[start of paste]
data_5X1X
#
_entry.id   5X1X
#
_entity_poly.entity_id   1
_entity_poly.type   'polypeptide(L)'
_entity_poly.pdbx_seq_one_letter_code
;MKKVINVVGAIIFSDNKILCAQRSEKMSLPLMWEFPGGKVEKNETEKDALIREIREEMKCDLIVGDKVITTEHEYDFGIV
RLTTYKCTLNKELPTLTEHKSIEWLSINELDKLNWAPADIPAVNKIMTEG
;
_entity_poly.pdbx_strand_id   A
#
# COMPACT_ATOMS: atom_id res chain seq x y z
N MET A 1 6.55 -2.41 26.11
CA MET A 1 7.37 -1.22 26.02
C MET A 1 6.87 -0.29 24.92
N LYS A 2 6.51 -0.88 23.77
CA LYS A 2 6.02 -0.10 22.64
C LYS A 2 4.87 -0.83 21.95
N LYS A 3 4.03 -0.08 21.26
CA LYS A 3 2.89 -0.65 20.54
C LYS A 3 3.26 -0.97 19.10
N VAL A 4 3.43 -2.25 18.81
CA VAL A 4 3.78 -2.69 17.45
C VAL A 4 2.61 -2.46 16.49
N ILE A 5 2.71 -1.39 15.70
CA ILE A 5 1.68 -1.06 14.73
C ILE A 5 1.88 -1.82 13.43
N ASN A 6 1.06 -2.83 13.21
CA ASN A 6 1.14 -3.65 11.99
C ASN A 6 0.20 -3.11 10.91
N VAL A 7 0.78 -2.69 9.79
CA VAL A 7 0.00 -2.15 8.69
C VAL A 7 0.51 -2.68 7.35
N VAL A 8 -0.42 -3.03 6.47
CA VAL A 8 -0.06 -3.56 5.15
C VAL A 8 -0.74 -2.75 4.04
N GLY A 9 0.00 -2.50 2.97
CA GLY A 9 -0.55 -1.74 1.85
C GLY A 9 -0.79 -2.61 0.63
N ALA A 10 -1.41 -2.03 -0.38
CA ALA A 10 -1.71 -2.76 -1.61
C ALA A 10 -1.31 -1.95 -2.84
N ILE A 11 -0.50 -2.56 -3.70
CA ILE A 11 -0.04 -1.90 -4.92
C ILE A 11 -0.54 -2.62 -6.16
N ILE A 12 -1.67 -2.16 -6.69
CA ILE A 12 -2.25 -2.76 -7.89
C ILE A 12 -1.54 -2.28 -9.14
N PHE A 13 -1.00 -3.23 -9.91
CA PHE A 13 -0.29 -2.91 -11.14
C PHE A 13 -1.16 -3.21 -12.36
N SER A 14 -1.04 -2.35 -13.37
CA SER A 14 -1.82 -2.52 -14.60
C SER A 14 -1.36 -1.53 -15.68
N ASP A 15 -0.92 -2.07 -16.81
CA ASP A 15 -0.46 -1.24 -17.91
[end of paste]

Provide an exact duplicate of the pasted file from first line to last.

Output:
data_5X1X
#
_entry.id   5X1X
#
_entity_poly.entity_id   1
_entity_poly.type   'polypeptide(L)'
_entity_poly.pdbx_seq_one_letter_code
;MKKVINVVGAIIFSDNKILCAQRSEKMSLPLMWEFPGGKVEKNETEKDALIREIREEMKCDLIVGDKVITTEHEYDFGIV
RLTTYKCTLNKELPTLTEHKSIEWLSINELDKLNWAPADIPAVNKIMTEG
;
_entity_poly.pdbx_strand_id   A
#
# COMPACT_ATOMS: atom_id res chain seq x y z
N MET A 1 6.55 -2.41 26.11
CA MET A 1 7.37 -1.22 26.02
C MET A 1 6.87 -0.29 24.92
N LYS A 2 6.51 -0.88 23.77
CA LYS A 2 6.02 -0.10 22.64
C LYS A 2 4.87 -0.83 21.95
N LYS A 3 4.03 -0.08 21.26
CA LYS A 3 2.89 -0.65 20.54
C LYS A 3 3.26 -0.97 19.10
N VAL A 4 3.43 -2.25 18.81
CA VAL A 4 3.78 -2.69 17.45
C VAL A 4 2.61 -2.46 16.49
N ILE A 5 2.71 -1.39 15.70
CA ILE A 5 1.68 -1.06 14.73
C ILE A 5 1.88 -1.82 13.43
N ASN A 6 1.06 -2.83 13.21
CA ASN A 6 1.14 -3.65 11.99
C ASN A 6 0.20 -3.11 10.91
N VAL A 7 0.78 -2.69 9.79
CA VAL A 7 0.00 -2.15 8.69
C VAL A 7 0.51 -2.68 7.35
N VAL A 8 -0.42 -3.03 6.47
CA VAL A 8 -0.06 -3.56 5.15
C VAL A 8 -0.74 -2.75 4.04
N GLY A 9 0.00 -2.50 2.97
CA GLY A 9 -0.55 -1.74 1.85
C GLY A 9 -0.79 -2.61 0.63
N ALA A 10 -1.41 -2.03 -0.38
CA ALA A 10 -1.71 -2.76 -1.61
C ALA A 10 -1.31 -1.95 -2.84
N ILE A 11 -0.50 -2.56 -3.70
CA ILE A 11 -0.04 -1.90 -4.92
C ILE A 11 -0.54 -2.62 -6.16
N ILE A 12 -1.67 -2.16 -6.69
CA ILE A 12 -2.25 -2.76 -7.89
C ILE A 12 -1.54 -2.28 -9.14
N PHE A 13 -1.00 -3.23 -9.91
CA PHE A 13 -0.29 -2.91 -11.14
C PHE A 13 -1.16 -3.21 -12.36
N SER A 14 -1.04 -2.35 -13.37
CA SER A 14 -1.82 -2.52 -14.60
C SER A 14 -1.36 -1.53 -15.68
N ASP A 15 -0.92 -2.07 -16.81
CA ASP A 15 -0.46 -1.24 -17.91